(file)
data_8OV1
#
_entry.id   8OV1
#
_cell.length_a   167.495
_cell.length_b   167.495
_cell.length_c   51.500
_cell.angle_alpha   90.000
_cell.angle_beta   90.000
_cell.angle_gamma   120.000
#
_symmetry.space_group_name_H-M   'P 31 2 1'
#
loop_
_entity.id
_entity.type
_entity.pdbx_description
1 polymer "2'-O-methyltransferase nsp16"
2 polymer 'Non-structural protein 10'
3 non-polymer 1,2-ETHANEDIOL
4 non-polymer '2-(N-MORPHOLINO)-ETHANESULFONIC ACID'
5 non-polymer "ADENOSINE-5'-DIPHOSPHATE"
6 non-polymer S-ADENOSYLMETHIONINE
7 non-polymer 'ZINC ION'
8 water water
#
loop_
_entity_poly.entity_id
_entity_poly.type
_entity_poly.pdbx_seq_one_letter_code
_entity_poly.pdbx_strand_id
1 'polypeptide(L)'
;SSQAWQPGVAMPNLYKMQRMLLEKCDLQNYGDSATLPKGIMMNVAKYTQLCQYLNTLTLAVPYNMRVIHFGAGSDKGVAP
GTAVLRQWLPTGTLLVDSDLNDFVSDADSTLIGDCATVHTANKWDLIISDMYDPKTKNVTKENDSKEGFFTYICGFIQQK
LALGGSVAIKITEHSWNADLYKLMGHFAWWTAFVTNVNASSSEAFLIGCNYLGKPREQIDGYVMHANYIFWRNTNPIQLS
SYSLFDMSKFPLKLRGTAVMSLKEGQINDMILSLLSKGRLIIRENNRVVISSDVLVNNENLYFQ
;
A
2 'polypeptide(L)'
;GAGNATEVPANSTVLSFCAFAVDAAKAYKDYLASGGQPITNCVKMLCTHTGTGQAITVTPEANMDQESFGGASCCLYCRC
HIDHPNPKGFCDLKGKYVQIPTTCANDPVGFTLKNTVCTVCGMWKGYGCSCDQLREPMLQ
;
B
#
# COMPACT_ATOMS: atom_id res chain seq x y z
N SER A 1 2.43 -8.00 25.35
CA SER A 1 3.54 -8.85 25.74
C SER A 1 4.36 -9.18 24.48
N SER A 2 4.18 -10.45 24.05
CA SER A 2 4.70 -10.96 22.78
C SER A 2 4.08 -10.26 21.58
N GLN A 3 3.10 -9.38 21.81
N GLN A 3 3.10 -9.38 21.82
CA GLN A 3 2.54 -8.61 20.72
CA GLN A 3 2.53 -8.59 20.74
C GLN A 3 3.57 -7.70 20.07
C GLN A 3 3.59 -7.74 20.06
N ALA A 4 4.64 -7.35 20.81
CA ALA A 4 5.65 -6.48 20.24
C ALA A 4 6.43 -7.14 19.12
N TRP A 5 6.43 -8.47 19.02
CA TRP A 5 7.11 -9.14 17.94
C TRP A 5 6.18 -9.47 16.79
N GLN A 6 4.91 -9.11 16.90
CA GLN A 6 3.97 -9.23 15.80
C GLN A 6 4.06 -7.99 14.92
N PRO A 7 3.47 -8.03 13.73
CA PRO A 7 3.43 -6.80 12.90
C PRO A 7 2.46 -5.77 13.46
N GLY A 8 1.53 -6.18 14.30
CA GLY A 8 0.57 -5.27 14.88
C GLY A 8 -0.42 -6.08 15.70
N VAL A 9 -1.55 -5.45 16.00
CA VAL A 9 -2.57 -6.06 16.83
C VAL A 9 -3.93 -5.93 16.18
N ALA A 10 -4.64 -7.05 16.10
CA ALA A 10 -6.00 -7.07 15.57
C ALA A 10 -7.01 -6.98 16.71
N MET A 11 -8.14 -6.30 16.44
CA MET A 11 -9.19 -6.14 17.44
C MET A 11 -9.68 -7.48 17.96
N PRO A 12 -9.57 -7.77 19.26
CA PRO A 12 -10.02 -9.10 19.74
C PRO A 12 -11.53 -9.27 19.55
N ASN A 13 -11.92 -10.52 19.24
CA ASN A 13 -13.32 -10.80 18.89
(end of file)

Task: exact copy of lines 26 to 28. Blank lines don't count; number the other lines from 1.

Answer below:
#
loop_
_entity_poly.entity_id